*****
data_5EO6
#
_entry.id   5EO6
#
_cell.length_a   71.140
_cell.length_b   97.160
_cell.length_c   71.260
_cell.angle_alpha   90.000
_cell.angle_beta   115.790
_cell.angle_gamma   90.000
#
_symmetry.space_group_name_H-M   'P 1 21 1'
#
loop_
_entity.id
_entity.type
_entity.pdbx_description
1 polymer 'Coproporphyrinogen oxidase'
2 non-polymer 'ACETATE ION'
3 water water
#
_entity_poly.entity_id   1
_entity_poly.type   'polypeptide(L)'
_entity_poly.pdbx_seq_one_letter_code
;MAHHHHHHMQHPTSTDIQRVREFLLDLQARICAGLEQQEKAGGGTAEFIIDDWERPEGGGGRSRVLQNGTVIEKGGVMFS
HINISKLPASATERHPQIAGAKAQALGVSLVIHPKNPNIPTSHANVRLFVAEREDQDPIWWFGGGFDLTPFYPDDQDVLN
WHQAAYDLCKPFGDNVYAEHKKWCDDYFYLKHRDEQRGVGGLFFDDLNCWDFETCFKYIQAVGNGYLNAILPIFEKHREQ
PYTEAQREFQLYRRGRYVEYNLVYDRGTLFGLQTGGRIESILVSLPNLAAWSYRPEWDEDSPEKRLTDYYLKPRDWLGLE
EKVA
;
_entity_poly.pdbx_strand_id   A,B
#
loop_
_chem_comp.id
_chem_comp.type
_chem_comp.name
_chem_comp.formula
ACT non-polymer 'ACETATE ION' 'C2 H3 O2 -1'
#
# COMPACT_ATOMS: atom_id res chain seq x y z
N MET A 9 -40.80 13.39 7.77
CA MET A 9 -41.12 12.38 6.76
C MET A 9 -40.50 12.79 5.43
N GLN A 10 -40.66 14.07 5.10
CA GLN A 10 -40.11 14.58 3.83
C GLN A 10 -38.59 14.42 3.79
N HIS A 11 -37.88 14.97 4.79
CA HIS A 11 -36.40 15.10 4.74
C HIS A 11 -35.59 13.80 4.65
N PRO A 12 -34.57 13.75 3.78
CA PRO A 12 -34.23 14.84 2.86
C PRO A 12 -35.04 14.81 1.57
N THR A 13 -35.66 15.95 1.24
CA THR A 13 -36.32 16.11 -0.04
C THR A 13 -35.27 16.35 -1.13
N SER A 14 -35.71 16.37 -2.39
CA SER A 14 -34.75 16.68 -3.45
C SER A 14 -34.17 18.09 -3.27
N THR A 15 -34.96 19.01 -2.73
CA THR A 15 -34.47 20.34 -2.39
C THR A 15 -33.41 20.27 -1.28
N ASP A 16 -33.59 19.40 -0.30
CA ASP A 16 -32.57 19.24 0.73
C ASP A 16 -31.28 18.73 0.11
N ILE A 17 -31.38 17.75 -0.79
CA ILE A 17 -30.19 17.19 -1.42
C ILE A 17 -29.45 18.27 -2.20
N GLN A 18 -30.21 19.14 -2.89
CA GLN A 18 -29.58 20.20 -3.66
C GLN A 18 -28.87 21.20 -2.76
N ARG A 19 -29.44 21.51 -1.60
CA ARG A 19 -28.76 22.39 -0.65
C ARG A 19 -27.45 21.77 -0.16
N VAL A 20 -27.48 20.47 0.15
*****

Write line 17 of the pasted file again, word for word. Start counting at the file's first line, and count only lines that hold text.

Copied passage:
_entity.pdbx_description